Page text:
This week as 2013 ends, persons around the globe will sing or listen or sob to the music and lyrics of “Auld Lang Syne.” The Scottish folk song and (later) poem by Robert Burns poses the question (edited here for space reasons) “Should old acquaintance be forgot?”
To my knowledge, no authority has ever given a straight answer to that important question. The reason for this lapse, in my opinion, is that the only proper reply is, “Well, now, that depends.” That’s a wobbly, weasely way to address a vital matter, but sometimes life is like that.
I could easily list the names of dozens of old acquaintances that I should not and will not forget. Some of them were esteemed and solid friends. Others were not that close, but their personalities and behavior were easily distinctive enough to lodge these people permanently in my mind.
On the other hand, I can quickly recall the faces, if not the names, of old acquaintances whose fading into dim history has been a blessing for me ever since it first started. On many days of my life, I have boosted my spirits simply by reminding myself of men and women – once close to me – with whom I will never again have to associate. I should add that most of these same persons are probably just as delighted to be distant from my own acquaintance.
To wrap this matter up: No, we should not forget those persons whose presence once graced our lives. And no, we should feel no guilt or compunction about sweeping other persons under the always-waiting rugs of time and memory. How we can accomplish either or both of these tasks will have to wait for other columns, whose arrival I can already picture you pining for.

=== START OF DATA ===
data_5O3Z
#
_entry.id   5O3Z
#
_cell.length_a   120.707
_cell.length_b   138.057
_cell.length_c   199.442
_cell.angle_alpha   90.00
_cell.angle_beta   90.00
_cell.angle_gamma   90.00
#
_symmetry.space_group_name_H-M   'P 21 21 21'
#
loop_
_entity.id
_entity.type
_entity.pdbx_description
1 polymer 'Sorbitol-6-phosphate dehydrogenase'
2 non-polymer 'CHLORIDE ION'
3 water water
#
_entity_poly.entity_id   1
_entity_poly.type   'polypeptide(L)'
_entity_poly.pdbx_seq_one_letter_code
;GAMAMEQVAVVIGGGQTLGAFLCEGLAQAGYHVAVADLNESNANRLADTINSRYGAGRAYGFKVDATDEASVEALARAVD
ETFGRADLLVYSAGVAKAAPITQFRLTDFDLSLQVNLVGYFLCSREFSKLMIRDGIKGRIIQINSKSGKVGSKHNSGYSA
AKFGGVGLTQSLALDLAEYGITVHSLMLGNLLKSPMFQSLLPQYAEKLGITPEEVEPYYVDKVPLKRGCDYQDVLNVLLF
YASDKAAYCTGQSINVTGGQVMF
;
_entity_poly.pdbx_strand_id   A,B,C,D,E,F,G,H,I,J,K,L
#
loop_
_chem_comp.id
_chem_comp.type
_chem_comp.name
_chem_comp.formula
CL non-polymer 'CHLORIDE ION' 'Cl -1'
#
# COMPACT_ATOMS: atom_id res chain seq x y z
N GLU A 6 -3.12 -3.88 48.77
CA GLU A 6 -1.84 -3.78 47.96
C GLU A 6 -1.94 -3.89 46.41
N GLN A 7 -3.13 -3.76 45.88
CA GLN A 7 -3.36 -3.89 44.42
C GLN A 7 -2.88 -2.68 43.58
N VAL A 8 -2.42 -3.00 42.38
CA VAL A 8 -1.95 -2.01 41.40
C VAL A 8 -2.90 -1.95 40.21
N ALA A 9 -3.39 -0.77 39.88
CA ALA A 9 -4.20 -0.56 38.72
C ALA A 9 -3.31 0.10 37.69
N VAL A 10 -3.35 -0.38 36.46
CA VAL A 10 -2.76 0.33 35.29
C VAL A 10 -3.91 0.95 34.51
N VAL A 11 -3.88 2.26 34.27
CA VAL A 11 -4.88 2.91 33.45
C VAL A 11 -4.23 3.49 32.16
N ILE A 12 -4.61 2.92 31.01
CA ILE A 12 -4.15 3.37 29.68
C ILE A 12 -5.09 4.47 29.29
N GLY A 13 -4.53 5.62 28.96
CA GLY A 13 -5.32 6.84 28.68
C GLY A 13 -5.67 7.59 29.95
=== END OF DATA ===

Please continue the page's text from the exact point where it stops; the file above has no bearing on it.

If you join in the singing of “Auld Lang Syne” this week, be sure to pronounce the “s” sound as in “see” or “since,” rather than the softer “z” sound that we have accepted as standard throughout the years. Your doing so will please linguists in Scottish universities who keep track of such matters.
Robert Burns wrote his immortal poem in 1788. After the words were combined with a traditional folk song, “Auld Lang Syne” soon found its way into Scottish custom. It spread into the United Kingdom and then throughout much of the world. The title’s meaning, in plain English, has varied from “old long since” to “days gone by” and “for (the sake of) old times.” Take your pick.
Today “Auld Lang Syne” is played each year in thousands of settings and occasions across the globe. It supplies the melody for the alma mater of the University of Virginia. It’s a traditional football song in the Netherlands, and is sung at the closing of every international Boy Scout jamboree. In Japan, department stores play “Auld Lang Syne” each night to notify customers that the stores will soon be closing. In November 2009 at the University of Glasgow, students and staff sang the song in 41 different languages.
Perhaps the most tragic and poignant rendering of “Auld Land Syne” took place during World War II, when the Japanese ship, Montivideo Maru, was sunk. The ship had carried 1,053 Australian prisoners of war. As the ship went down, the Aussie soldiers already in the water were heard to sing “Auld Lang Syne” to their doomed comrades still on board the sinking vessel.
For many New Year’s eves – until his death in 1977 – Guy Lombardo and his Royal Canadians orchestra broadcast the song to millions of radio and TV listeners. Today, whatever our personal feelings about old times and old friends, we should use the new year transition as a reason to think of the good times and valued friends that may await us. As some wise person once said, “The future lies ahead.” And we should all try to be there when it arrives.